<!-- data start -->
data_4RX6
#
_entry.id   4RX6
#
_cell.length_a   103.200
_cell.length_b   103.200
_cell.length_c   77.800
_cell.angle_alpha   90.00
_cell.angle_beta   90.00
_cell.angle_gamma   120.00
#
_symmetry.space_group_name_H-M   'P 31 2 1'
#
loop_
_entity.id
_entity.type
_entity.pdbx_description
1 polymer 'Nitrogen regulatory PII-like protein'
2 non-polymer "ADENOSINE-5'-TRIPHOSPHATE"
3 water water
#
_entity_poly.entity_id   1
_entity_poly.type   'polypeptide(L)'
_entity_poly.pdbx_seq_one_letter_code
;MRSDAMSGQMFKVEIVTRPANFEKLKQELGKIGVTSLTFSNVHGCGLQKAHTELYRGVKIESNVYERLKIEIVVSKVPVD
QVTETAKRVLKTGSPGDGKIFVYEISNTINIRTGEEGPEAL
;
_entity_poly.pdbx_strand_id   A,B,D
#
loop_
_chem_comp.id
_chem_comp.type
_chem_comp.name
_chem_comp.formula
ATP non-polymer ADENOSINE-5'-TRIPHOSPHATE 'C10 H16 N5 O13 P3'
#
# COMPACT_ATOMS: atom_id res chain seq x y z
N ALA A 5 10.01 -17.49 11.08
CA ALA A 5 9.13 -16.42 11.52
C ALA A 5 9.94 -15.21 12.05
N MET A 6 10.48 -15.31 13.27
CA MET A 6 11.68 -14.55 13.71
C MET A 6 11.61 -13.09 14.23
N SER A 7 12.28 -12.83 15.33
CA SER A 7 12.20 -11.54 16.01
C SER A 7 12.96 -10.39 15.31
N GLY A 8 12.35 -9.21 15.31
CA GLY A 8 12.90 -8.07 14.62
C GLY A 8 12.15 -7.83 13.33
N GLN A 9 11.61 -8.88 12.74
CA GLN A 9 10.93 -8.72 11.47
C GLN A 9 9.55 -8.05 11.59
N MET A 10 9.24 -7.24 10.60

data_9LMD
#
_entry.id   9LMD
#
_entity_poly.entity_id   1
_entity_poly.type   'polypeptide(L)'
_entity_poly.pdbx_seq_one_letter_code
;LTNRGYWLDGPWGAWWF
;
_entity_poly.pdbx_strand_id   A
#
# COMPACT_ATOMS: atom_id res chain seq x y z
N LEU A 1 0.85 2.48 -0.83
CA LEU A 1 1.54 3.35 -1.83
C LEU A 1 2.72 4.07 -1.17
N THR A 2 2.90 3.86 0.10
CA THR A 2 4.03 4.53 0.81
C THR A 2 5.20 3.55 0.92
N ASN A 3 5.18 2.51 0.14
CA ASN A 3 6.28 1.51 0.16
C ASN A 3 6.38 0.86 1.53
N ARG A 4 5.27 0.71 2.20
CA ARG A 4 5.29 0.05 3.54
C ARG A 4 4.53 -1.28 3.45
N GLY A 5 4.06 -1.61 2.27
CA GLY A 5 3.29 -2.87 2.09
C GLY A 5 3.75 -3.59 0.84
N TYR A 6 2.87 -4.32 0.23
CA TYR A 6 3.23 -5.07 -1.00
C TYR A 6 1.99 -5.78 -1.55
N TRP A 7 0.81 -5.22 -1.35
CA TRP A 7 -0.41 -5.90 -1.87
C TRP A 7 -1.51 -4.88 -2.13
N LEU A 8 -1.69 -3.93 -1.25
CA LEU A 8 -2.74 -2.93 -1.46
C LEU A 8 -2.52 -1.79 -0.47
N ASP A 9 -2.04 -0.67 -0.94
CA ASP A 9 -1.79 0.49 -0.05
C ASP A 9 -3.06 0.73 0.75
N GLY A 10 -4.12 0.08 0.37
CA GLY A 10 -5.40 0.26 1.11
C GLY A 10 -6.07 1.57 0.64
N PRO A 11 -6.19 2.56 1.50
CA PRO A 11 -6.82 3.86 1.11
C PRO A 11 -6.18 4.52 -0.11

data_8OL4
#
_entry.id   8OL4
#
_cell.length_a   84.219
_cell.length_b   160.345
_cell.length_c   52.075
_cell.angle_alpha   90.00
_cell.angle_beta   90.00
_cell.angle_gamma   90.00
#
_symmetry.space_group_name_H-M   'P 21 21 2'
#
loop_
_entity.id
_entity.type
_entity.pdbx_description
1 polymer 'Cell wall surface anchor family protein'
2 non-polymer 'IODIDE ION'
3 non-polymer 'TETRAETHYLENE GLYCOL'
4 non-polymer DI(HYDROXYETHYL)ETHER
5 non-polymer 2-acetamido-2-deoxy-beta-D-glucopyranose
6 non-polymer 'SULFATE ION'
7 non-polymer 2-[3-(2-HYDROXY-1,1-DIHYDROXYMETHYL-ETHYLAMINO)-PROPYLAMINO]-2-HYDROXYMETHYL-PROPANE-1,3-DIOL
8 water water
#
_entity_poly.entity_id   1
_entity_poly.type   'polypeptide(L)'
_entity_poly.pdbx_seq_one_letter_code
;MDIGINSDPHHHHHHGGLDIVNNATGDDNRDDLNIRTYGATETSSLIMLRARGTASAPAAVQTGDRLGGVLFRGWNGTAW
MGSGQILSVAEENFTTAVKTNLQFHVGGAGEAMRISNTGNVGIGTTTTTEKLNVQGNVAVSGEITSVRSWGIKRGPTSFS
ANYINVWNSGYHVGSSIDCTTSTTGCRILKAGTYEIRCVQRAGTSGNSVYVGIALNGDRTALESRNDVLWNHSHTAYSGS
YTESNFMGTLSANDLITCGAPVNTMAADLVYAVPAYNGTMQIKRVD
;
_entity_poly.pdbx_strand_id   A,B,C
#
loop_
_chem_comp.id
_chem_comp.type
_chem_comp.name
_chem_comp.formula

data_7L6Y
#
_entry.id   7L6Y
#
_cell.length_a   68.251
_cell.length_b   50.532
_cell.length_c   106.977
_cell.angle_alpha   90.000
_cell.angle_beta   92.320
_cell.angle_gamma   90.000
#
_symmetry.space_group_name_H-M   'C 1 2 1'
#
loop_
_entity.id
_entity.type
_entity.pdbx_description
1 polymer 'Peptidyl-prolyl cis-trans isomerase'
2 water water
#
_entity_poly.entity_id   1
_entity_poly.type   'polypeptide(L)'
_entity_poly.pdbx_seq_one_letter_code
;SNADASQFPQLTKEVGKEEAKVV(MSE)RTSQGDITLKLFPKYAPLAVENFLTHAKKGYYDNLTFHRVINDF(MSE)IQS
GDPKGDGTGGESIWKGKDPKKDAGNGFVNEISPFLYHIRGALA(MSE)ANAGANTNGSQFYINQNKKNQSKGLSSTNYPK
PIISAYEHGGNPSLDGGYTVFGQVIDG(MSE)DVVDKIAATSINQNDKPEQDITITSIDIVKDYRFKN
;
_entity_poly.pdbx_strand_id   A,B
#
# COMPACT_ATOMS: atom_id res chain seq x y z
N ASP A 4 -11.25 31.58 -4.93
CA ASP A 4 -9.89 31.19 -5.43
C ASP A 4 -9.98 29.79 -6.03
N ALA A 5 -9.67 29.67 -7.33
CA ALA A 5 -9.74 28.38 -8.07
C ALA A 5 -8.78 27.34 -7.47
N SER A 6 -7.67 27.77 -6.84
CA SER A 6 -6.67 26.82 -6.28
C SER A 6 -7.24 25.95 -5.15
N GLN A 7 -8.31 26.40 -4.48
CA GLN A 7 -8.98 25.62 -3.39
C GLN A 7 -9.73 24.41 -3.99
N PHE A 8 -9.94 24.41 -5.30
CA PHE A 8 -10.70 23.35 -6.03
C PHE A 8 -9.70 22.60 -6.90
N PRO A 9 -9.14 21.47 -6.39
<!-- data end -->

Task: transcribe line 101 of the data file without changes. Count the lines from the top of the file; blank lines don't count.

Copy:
_entry.id   8OL4